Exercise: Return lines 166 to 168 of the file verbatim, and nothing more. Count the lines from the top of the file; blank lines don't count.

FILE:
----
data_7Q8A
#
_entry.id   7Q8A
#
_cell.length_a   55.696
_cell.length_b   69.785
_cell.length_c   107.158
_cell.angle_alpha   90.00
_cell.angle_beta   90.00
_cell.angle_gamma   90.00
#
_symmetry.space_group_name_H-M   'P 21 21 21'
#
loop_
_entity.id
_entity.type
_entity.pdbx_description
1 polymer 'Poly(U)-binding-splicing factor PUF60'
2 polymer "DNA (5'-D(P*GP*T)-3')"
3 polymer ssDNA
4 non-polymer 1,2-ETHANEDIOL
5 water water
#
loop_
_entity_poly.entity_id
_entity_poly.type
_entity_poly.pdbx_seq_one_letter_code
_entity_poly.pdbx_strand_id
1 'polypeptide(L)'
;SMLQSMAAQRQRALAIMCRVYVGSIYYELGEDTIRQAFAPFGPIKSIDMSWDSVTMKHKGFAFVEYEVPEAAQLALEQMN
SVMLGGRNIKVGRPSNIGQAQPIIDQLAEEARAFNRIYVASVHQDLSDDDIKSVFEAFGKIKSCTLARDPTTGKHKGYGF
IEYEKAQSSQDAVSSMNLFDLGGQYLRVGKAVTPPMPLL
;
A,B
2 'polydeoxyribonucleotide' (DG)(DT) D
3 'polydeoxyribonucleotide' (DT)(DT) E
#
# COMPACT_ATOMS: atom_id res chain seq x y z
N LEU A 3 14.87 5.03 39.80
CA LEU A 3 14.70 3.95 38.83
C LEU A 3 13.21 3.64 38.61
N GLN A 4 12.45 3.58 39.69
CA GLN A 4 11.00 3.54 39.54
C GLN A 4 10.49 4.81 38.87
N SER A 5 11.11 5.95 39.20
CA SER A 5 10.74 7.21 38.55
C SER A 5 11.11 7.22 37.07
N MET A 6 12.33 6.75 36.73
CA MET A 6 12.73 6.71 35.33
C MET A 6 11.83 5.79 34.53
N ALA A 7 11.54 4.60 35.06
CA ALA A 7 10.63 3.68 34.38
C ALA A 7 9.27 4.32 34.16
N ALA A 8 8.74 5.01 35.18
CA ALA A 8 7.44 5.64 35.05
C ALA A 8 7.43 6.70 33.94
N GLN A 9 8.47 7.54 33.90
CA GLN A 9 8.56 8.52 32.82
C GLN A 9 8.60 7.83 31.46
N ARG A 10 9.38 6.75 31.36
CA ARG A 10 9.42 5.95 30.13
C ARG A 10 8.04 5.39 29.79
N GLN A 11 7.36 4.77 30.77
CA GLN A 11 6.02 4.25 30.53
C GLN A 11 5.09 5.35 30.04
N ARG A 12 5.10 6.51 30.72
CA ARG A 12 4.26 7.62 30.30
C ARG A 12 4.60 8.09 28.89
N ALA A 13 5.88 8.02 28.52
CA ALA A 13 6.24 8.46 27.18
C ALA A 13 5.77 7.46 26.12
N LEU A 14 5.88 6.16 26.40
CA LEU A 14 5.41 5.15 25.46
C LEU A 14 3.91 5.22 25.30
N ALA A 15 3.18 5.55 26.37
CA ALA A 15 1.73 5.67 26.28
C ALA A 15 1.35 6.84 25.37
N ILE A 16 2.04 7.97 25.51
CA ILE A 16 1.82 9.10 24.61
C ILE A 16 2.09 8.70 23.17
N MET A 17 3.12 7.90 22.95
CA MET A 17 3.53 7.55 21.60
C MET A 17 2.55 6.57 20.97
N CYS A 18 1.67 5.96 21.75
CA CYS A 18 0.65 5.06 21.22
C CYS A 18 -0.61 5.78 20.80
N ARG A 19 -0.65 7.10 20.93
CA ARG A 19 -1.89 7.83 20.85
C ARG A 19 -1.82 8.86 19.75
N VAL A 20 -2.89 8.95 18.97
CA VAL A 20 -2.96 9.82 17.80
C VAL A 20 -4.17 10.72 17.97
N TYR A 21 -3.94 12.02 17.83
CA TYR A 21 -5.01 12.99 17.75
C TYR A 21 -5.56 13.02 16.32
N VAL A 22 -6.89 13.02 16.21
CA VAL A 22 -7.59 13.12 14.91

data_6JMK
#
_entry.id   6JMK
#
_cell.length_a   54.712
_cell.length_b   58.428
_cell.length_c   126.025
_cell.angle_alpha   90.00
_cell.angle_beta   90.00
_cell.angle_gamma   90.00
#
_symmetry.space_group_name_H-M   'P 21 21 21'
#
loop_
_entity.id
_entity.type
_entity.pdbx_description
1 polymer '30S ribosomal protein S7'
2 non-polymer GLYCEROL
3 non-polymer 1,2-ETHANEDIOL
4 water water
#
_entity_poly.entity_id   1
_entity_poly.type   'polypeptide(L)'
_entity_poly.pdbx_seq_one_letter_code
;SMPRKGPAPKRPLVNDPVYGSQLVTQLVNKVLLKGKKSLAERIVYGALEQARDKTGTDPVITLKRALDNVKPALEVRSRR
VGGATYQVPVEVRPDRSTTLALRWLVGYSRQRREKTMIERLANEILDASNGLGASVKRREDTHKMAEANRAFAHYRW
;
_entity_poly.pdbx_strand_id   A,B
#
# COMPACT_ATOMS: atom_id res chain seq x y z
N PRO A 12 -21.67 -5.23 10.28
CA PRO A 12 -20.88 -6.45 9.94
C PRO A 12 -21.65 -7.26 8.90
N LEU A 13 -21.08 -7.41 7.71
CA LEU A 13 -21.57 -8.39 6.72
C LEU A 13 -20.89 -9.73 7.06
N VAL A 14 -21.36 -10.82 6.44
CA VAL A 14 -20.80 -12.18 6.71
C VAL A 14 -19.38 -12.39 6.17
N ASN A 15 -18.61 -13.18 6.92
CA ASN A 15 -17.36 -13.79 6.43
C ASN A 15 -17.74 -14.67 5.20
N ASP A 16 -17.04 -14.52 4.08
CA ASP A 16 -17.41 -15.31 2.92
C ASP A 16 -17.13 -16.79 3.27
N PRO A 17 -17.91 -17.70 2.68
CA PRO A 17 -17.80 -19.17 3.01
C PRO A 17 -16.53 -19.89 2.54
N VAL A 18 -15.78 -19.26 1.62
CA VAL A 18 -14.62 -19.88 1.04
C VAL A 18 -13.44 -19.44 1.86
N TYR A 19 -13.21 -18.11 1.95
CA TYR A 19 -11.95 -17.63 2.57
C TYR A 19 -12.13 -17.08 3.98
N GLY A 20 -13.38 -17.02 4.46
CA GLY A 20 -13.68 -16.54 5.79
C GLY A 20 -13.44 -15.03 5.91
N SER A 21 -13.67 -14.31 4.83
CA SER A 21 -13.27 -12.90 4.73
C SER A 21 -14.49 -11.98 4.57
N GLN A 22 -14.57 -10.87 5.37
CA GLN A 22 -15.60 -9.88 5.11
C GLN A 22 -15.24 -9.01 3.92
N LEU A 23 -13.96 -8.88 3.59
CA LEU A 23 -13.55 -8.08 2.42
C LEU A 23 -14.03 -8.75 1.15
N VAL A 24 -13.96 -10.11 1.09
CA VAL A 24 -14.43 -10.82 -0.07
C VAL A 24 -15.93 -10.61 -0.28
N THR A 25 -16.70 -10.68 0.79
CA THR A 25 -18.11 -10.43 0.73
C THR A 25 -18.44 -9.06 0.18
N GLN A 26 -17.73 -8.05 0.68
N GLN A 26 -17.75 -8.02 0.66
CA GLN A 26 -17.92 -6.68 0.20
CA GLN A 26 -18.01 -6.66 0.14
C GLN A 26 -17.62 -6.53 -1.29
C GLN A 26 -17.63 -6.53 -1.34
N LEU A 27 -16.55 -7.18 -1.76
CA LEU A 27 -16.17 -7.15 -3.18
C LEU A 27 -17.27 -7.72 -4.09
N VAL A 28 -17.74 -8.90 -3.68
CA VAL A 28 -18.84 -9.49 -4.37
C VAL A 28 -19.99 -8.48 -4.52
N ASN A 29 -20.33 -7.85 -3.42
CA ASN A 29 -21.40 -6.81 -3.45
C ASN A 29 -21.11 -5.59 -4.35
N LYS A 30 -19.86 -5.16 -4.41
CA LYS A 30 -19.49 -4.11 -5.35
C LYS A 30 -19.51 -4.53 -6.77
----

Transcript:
CA VAL A 24 -14.43 -10.82 -0.07
C VAL A 24 -15.93 -10.61 -0.28
N THR A 25 -16.70 -10.68 0.79